Studies have shown that music produces activity changes in brain structures (amygdala, hypothalamus, insular and orbitofrontal cortex) known to modulate heart function.
How Does Music Therapy Work?
It is said that this world is running smoothly because its forces move in symphony! These rhythms seem to be running everywhere – in cycles of day and night, in movements of the planets, in yearly seasons, and in humans in the form of biological rhythms. This is the music of the god. Hence, man created various forms of music and enjoyed the same joy. Once the ancient man understood that he can also create music in many ways, use of music recreation began. It was later discovered that various purposes like physical healing and mental betterment can also be achieved through music.
Music therapy uses music to address a number of emotional, cognitive, and social issues in people of all ages. It is often used with people who have disabilities or illness, but the healing benefits of music can be enjoyed by anyone and at any age. The process of making and listening to music can provide a channel for communication and expression that may go beyond what is easily expressed in words.
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During world war 1 and world war 2, there was a surge in the use of Music Therapy to treat soldiers’ Post Traumatic Stress Disorders (PTSD). The concept of "musical organ-tropism" was eventually born and developed, because according to the type of music, one may affect the cardiovascular, respiratory, and neuroendocrine systems.
Studies have shown that music produces activity changes in brain structures (amygdala, hypothalamus, insular and orbitofrontal cortex) known to modulate heart function. It can powerfully evoke and modulate moods, emotions and somatic responses. Along with exciting music changes in heart activity, blood pressure, and breathing, heart and respiratory rates are experienced. Indian music has the arrangement of notes in a particular order. It is called the raga. It depends upon melodic movement - the occurrence of tones or musical notes to create a single line of tune, rather than upon harmony, which uses several lines of melody in pleasing contrast with each other, as is common in Western music.
The notes are sadaja, rishaba, gandhara, madhyama, panchama, dhaibata and nishada, while the moods are sringar (love), hasya (laughter), karuna (compassion), vira (heroism), raudra (wrath), bhayanaka (fear), bibhatsa (disgust) and adbhuta (wonder). Different notes are used to evoke different emotions. Thus madhyama and panchama are used to create a feeling of love or laughter. Gandhara and nishada are evocative of compassion, while fear and disgust are conveyed by the use of dhaibata. As for sadaja and rishaba, they are commonly used to create a mood of anger, courage or wonder.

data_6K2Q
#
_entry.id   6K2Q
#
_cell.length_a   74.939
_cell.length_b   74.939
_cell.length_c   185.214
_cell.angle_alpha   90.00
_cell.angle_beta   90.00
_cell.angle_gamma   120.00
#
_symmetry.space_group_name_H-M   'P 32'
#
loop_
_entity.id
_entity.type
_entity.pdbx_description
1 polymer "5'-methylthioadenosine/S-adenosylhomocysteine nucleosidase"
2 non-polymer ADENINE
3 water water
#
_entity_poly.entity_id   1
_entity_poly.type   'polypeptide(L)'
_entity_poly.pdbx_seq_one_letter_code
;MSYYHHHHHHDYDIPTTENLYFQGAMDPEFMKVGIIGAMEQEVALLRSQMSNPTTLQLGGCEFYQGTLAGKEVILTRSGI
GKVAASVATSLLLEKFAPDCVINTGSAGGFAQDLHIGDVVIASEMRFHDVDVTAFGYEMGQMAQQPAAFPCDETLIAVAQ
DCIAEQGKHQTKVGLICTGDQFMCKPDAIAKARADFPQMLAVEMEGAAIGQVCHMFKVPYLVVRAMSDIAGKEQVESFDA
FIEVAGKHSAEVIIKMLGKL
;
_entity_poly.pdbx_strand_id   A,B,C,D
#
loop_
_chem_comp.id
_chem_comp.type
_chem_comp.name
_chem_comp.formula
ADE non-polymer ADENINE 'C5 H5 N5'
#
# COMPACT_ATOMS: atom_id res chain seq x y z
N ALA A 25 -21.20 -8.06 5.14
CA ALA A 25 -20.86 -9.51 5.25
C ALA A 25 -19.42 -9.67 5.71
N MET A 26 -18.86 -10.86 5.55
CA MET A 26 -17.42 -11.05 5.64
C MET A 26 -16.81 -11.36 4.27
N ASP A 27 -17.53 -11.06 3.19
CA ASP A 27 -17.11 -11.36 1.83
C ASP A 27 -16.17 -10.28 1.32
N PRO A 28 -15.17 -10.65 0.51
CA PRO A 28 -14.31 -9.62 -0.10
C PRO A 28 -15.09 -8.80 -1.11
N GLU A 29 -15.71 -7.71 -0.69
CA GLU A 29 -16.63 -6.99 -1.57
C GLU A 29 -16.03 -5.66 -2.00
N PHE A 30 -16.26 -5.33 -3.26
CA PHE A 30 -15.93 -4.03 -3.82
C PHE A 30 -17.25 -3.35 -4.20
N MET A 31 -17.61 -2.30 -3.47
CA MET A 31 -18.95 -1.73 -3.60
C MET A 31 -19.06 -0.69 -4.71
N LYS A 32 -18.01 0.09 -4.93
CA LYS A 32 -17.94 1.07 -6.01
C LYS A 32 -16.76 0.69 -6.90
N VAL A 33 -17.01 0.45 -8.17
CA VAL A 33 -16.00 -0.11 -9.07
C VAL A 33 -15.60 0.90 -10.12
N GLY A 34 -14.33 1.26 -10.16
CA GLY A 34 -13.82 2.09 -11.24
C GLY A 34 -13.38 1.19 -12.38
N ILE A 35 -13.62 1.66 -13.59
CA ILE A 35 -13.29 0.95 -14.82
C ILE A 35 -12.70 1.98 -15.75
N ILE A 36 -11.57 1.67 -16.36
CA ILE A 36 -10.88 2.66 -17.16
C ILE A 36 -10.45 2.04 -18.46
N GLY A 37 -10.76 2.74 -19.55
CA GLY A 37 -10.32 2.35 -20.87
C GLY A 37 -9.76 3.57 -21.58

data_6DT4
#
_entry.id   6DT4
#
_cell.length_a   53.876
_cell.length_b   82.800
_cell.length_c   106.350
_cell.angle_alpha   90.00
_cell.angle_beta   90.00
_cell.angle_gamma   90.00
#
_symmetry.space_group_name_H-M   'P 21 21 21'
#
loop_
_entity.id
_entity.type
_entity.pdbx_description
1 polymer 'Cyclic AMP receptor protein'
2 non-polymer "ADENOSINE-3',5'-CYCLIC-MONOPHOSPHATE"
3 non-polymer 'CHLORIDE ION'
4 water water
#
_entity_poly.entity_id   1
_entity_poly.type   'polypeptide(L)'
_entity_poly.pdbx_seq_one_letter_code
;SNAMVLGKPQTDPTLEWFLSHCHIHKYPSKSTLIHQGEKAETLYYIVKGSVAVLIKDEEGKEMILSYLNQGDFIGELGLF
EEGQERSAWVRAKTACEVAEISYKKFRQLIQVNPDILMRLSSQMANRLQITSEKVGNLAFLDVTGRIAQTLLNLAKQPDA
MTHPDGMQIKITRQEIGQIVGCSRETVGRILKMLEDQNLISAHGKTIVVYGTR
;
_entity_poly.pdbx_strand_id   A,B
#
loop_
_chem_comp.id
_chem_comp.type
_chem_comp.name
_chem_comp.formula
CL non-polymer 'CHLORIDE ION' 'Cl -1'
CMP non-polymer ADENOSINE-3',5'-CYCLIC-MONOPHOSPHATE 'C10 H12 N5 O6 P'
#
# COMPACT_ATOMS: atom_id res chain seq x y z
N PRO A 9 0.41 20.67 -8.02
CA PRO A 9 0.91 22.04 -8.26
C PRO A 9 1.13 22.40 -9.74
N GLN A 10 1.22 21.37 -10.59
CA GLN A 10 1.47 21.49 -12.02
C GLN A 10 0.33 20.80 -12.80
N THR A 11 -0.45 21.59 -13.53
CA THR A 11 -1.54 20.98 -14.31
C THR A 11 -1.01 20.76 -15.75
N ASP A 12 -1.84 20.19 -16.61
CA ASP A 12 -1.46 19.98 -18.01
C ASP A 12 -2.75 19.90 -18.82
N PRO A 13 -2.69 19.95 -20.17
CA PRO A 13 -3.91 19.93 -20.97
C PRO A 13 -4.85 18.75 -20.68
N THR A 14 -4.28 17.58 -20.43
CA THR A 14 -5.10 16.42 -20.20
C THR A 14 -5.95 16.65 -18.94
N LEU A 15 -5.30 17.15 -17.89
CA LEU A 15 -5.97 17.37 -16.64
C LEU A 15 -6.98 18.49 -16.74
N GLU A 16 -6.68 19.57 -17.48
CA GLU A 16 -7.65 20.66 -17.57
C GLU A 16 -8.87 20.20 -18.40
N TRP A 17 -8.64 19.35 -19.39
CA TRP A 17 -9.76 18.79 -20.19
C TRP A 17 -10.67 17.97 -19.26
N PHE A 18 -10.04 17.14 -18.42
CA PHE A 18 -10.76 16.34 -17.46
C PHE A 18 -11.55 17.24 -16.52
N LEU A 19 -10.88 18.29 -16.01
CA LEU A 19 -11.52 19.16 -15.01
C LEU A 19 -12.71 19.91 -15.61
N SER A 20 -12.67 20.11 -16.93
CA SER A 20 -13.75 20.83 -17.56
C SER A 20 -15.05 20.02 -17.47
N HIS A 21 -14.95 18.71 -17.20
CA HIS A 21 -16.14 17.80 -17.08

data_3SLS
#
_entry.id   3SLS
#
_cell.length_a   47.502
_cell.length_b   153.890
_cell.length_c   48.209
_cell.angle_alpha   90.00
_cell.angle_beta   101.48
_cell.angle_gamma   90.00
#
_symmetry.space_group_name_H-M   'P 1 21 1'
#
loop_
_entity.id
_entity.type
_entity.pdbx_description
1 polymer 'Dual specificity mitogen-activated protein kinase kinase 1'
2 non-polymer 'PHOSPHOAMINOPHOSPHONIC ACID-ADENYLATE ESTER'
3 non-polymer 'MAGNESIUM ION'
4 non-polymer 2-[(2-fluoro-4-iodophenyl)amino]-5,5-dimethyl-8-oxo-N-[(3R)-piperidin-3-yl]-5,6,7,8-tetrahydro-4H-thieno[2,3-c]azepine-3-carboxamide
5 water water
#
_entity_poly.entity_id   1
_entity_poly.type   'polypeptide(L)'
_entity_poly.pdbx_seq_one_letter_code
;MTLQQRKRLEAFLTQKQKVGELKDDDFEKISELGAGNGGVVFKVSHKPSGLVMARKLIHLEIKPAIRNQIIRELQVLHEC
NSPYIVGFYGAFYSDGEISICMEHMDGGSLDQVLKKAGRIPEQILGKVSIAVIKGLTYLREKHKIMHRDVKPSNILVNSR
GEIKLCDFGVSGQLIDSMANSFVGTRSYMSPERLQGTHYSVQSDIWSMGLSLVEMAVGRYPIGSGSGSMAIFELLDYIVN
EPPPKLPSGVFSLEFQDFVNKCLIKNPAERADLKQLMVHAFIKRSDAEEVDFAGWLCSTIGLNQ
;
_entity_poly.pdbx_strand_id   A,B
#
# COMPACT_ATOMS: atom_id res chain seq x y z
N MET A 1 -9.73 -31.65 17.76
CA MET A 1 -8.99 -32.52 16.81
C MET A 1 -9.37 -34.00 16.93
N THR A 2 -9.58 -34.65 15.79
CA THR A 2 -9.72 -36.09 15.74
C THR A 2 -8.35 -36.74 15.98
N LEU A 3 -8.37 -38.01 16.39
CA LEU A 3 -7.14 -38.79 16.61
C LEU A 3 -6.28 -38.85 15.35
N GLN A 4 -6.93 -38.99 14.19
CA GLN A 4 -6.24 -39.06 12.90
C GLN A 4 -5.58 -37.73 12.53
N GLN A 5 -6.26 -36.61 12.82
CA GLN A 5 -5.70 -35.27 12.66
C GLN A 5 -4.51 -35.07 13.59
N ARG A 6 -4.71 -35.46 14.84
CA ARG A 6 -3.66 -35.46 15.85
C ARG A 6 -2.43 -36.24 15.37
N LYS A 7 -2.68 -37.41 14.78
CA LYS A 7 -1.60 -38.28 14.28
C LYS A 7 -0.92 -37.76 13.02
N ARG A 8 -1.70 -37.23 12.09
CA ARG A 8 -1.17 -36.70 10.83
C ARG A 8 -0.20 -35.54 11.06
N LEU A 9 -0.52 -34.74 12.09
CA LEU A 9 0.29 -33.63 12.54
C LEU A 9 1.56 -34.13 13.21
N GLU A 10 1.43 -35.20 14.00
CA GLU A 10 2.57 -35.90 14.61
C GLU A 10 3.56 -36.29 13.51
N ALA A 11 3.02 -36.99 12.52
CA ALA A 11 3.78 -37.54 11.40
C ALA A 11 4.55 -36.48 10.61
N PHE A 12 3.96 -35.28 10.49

Different parts of the brain operate to produce musical aptitude, a musical syntax, musical semantics and the language of music. Amygdala and cingulate gyrus are responsible for the emotional reaction to music. Music which produces pleasure activates the frontal cortex, while the temporal lobe is active when listening to unpleasant music. Also, sadness in music is sometimes a source of exquisite pleasure as well as pain, unlike most other arts where sadness is unpleasant.
Music has the ability to improve self-esteem, alter pain perception, improve memory and cognition, reduce blood pressure and anxiety, increase orientation and provide a safe and non-judgmental environment for self-expression and communication. Music relaxes the muscles, reduces systolic blood pressure, heart rate and even brings down the oxygen saturation, when it is slow, soft, and not accompanied by words. Cognitive reactions to music strengthen the firing of certain neurons, which may also be used to perform a related task. Thus music helps enhance learning in certain areas, such as verbal learning and abstract conceptualization. These effects of music are brought about by many areas of the brain. Dopamine, endorphins, and nitrous oxide are all thought to be involved in the pleasurable sensation of listening to pleasant music. Both emotional and physical effects, such as skin vasodilatation, and a drop in blood pressure, may be observed.
Raga-based, music produces changes in the body which relieve anxiety, effect relaxation and bring about sleep. It also, however, brings about gentle stimulation, and increases the attention span. It is different from Western music therapy in its focus on deep religious feelings. Many studies suggest the positive impact of music therapy on depression scores, schizophrenia, dementia, autism, insomnia and substance abuse, as well as disorders of speech, and coordination, and in relief of terminal cancer pain.